NEW YORK, Oct 3 (APP):An influential American newspaper Friday characterized as “absurd” the claim by Indian Prime Minister Narendra Modi that revocation of occupied Kashmir’s special status meant that the people there, have got equal rights with other Indians, pointing out that the disputed state was “essentially under martial law.”
The New York Times’ Editorial Board said that Modi’s clampdown on Kashmir would, in fact, only heighten tensions in the region and make life more miserable for Kashmiris, instead of his claim that it would resolve the conflict and bring normality and development to the troubled state.
The Times, in its editorial, also said that the United Nations cannot ignore Kashmir anymore, as it focused on Prime Minister Imran Khan’s warning that failure to resolve the crisis, could result in a war between nuclear-armed India and Pakistan.
“He (Modi) could avoid disaster by lifting the siege, relaxing movement across the border between zones of the Kashmiri region that are held by India and Pakistan, releasing political prisoners and allowing independent investigators to look into alleged human rights abuses, ” said the Times, which carried a
large photograph atop its editorial.
“Perhaps India’s Supreme Court, responding to various legal petitions, could even order him to re-institute (Kashmir’s) autonomy.”
During his recent 7-day visit to New York at the head of Pakistan delegation to the 74th session of the UN General Assembly, PM Imran Khan visited The New York Times and briefed the newspaper’s
The editorial said, “Pakistan’s prime minister, Imran Khan, was a man on a mission at the United Nations, imploring members last week to persuade India to lift its siege of Kashmir, a longtime flash point between the two nations, which both have nuclear weapons.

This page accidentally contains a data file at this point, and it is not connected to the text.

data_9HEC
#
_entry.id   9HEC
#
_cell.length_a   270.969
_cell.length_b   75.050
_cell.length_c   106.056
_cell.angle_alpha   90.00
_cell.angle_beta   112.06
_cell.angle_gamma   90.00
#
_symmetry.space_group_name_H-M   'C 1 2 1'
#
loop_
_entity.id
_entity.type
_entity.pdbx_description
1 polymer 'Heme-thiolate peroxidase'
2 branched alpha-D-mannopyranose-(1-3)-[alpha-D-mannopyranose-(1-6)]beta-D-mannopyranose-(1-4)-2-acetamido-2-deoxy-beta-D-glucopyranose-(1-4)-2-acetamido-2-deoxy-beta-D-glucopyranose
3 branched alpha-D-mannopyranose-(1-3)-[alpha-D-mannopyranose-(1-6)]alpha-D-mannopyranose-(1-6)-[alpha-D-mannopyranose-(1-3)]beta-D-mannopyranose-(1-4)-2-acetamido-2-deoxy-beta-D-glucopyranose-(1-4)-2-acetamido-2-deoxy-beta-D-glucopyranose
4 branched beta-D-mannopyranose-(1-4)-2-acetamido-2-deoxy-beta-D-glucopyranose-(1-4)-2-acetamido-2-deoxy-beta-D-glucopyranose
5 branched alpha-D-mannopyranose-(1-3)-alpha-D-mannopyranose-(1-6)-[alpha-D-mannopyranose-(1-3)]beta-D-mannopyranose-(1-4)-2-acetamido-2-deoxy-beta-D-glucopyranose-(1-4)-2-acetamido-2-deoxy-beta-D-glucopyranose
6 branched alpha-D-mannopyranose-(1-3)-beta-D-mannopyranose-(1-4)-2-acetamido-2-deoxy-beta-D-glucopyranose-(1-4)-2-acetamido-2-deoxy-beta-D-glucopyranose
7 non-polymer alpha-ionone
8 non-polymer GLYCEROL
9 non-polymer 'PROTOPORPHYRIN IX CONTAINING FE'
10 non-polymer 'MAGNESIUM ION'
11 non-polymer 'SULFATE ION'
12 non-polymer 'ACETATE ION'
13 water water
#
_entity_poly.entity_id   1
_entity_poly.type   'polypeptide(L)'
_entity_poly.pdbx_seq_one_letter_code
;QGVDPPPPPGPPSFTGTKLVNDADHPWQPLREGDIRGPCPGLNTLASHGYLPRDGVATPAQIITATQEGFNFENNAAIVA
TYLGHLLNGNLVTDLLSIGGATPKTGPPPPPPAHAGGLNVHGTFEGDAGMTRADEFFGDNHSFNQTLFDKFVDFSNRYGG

“Failure to do so, he warned in a speech before the General Assembly on Friday, could result in war between the neighbors if Kashmiris push back against the suffocating presence of thousands of Indian troops.
“Since Narendra Modi, the Hindu nationalist prime minister of India, revoked the semi-autonomous status of the Muslim-majority state on Aug. 5, his government has imposed a curfew and detained nearly 4,000 people, including lawyers and journalists.
There have been serious allegations of torture and beatings. India cut phone and internet service,
leaving millions of people isolated The editorial also cited the prime minister’s vigorous call for the UN
to act on Kashmir.
“If the U.N. doesn’t speak about it,” PM Khan told The Times editorial board the day before his UN speech last Friday, “who is going to speak about it?
“He may need to keep looking. Resting any hopes on the United Nations seems futile, given the approach it has taken to the dispute in recent decades,” the Times said.
“At one time, the United Nations made an effort to play peacekeeper in Kashmir. The Security Council tried to mediate tensions between India and Pakistan within months of their independence and partition in 1947.
“While the United Nations still has an observer group to report on cease-fire violations in Kashmir, it has stepped back since the 1970s.
“Pressure from India — which has long resisted outside intervention in Kashmir — helped keep Kashmir off the Seccurity Council’s agenda until August, when China backed Pakistan’s request for a discussion of Mr. Modi’s power grab.
The session, held out of view of the media and public, accomplished little, though. The Council couldn’t even agree afterward on a common message.
“The United Nations’ lack of resolve is a sad sign of the dysfunction in international diplomacy as American leadership declines and divisions among world powers grow. President Trump has offered to mediate, but his warm relations with the increasingly autocratic Mr. Modi — Mr. Trump attended the Houston fan fest – hardly make him an honest broker.
“At least, in their last few crises, India and Pakistan demonstrated restraint. But it is easy to see how tit-for-tat actions can begin to escalate.
“The Security Council should make clear that it opposes Mr. Modi’s brutal tightening of India’s control on Kashmir. While Mr. Modi may think he can control this volatile conflict on his own, he almost
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